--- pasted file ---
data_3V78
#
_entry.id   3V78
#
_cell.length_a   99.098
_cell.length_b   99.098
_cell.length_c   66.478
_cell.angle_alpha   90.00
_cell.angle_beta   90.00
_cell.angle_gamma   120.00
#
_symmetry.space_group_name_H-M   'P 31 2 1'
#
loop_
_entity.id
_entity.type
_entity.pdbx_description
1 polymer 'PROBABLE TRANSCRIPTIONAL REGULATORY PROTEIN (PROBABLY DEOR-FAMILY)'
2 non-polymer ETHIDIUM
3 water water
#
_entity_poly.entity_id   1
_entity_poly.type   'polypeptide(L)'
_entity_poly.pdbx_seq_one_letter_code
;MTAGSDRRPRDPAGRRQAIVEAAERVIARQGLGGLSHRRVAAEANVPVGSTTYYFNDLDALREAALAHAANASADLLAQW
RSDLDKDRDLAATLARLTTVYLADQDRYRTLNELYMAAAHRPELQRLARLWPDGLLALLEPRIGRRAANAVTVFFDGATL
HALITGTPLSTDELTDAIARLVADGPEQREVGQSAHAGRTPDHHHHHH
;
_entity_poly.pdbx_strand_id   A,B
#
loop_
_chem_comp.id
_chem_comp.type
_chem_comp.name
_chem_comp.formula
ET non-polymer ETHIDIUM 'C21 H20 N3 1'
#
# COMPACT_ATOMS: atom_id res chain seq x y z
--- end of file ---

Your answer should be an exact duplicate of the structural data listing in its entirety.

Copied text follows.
data_3V78
#
_entry.id   3V78
#
_cell.length_a   99.098
_cell.length_b   99.098
_cell.length_c   66.478
_cell.angle_alpha   90.00
_cell.angle_beta   90.00
_cell.angle_gamma   120.00
#
_symmetry.space_group_name_H-M   'P 31 2 1'
#
loop_
_entity.id
_entity.type
_entity.pdbx_description
1 polymer 'PROBABLE TRANSCRIPTIONAL REGULATORY PROTEIN (PROBABLY DEOR-FAMILY)'
2 non-polymer ETHIDIUM
3 water water
#
_entity_poly.entity_id   1
_entity_poly.type   'polypeptide(L)'
_entity_poly.pdbx_seq_one_letter_code
;MTAGSDRRPRDPAGRRQAIVEAAERVIARQGLGGLSHRRVAAEANVPVGSTTYYFNDLDALREAALAHAANASADLLAQW
RSDLDKDRDLAATLARLTTVYLADQDRYRTLNELYMAAAHRPELQRLARLWPDGLLALLEPRIGRRAANAVTVFFDGATL
HALITGTPLSTDELTDAIARLVADGPEQREVGQSAHAGRTPDHHHHHH
;
_entity_poly.pdbx_strand_id   A,B
#
loop_
_chem_comp.id
_chem_comp.type
_chem_comp.name
_chem_comp.formula
ET non-polymer ETHIDIUM 'C21 H20 N3 1'
#
# COMPACT_ATOMS: atom_id res chain seq x y z